How Reliable Are COVID-19 Antibody Tests?

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How Reliable Are COVID-19 Antibody Tests?
The FDA approved the first coronavirus test that looks for antibodies in the blood, but doctors say we should be cautious.
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The FDA approved a coronavirus test that looks for antibodies in the blood — a major step forward in the effort to identify people who may have some immunity to the coronavirus.  

It’s called a serology test and is different from the nasal swab tests being used now — those tests are designed to find out if you have the virus. Antibody tests are designed to find out whether your body has built up defenses against the virus.

That’s important because researchers believe that past exposure to the coronavirus may protect people from getting COVID-19 again.

"The serology measures an antibody in the blood that has taken time to accumulate. So the antibody response can take weeks to begin to develop. And so measuring the antibody blood of someone indicates that they may have had the illness up to many weeks ago, and some antibodies to some infections can persist for the lifetime of an individual," Dr. Ben Singer, a pulmonary and critical care specialist at Northwestern Medicine told Newsy.

The FDA granted emergency use authorization to a manufacturer called Cellex. The test requires blood to be collected from a vein and can only be performed in a certified lab.

It’s not the only antibody test out there. Singapore and China have already been antibody testing. The U.K. has its own test and recently ordered 3.5 million kits to be distributed by Amazon and pharmacies around the country in just a matter of days.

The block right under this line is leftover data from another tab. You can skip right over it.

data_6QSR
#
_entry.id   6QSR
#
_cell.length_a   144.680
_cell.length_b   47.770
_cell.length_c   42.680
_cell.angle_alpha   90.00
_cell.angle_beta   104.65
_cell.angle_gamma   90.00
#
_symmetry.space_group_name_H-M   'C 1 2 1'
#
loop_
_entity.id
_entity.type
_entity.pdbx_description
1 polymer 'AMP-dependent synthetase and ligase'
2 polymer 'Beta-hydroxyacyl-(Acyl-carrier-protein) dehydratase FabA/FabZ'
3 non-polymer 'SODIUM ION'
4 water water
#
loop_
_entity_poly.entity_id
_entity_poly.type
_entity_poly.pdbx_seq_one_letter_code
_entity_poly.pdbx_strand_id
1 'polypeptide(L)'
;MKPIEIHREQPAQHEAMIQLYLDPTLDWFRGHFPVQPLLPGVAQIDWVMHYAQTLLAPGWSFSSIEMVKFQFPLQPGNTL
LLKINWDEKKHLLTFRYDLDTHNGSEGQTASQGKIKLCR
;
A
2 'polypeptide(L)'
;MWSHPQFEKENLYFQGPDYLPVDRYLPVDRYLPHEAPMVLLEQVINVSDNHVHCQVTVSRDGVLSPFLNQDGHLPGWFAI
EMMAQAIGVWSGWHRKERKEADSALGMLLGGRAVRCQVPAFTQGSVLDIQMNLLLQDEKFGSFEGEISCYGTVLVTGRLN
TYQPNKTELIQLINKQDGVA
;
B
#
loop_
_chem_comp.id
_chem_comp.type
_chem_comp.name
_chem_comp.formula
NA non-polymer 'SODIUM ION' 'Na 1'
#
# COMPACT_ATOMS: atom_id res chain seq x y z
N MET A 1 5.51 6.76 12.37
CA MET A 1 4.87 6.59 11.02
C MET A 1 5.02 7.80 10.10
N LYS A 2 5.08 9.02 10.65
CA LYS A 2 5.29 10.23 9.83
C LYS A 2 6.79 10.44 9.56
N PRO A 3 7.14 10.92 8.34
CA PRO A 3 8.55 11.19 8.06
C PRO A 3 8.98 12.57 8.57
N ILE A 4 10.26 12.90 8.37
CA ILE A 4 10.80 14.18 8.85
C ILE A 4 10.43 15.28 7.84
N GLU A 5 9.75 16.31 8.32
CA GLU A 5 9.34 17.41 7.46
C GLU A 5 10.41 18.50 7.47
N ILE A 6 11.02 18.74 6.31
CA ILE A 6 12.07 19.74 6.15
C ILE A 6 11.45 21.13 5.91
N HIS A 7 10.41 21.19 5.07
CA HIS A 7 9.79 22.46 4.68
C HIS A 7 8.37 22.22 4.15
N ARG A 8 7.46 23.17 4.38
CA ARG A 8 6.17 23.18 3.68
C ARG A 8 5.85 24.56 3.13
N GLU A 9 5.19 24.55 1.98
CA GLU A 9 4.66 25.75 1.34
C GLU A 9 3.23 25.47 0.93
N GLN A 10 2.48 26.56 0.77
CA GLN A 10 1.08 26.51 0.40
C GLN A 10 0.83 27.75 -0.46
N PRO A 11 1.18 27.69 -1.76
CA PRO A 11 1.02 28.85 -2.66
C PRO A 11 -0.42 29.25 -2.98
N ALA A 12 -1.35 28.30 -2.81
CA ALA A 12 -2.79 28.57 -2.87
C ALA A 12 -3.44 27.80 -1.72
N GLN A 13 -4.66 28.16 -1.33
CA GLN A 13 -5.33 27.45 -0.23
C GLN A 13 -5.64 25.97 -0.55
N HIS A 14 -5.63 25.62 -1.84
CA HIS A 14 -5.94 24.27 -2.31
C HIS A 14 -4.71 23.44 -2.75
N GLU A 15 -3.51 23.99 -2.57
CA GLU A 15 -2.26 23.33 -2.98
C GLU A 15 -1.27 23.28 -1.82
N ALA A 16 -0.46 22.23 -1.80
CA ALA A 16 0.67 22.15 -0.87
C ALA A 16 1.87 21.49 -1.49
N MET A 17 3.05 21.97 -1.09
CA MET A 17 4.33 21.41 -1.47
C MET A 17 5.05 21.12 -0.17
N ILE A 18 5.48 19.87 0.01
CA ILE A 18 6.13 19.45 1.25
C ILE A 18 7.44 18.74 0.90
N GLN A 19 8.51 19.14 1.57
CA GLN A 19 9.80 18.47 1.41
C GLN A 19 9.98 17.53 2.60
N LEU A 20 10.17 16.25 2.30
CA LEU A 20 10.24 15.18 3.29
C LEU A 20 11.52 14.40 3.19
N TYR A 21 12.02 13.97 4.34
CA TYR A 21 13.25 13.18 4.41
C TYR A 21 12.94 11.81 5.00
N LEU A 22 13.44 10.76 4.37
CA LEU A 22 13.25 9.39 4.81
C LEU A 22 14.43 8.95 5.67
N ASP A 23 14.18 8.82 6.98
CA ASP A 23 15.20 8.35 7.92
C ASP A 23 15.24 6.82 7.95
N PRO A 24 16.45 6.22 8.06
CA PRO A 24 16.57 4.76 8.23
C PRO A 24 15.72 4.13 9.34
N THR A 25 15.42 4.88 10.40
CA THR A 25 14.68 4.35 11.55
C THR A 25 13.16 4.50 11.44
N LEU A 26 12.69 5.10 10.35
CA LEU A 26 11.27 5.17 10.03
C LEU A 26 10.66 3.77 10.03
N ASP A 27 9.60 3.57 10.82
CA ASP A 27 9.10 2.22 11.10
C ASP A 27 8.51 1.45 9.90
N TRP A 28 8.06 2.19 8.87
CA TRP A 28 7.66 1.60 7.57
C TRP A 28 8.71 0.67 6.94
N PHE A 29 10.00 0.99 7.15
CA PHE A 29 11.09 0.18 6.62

Here in the U.S., from Mount Sinai to the Mayo Clinic, some hospitals have developed antibody tests for COVID-19

The serological tests aren’t perfect, though. False positives are possible because a person could have antibodies from other coronavirus strains. Even the FDA says “Cellex's labeling notes that test results from this serology test should not be used as the sole basis for diagnosis.” More than a dozen companies making antibody tests are allowed to distribute them to hospitals and doctors’ offices, but have to carry disclaimer statements that read: “This test has not been reviewed by the FDA.” Accuracy and reliability won’t be ensured without validation and experience.

We also need to keep in mind that while ever-present, COVID-19 is still new, so we don’t have data on how long immunity may last. Experts say the virus seems to be mutating slowly, so it shouldn’t pose yearly issues like the flu. But with only studying it for three months, there’s still a lot we don’t know, like if antibodies would protect someone like a nurse who's been exposed to a large quantity of the coronavirus. 

Dr. Singer says no medical test will be perfect, but that people should exercise caution if they do get antibody tested in the weeks to come as these tests are expected to become more available. 

"We have almost no test in medicine that gives zero false positives and zero false negatives. That's just the nature of medical testing. And so as we learn more or about these assays and learning how they're used appropriately, I agree that caution is warranted until we have data to really guide us," Dr. Singer said.

Antibody serum is also being looked at in several clinical trials as a short-term treatment option. They’re looking to see if giving infusions of survivors' antibody-rich plasma to newly ill COVID-19 patients would boost their own bodies' attempts to fight off the virus.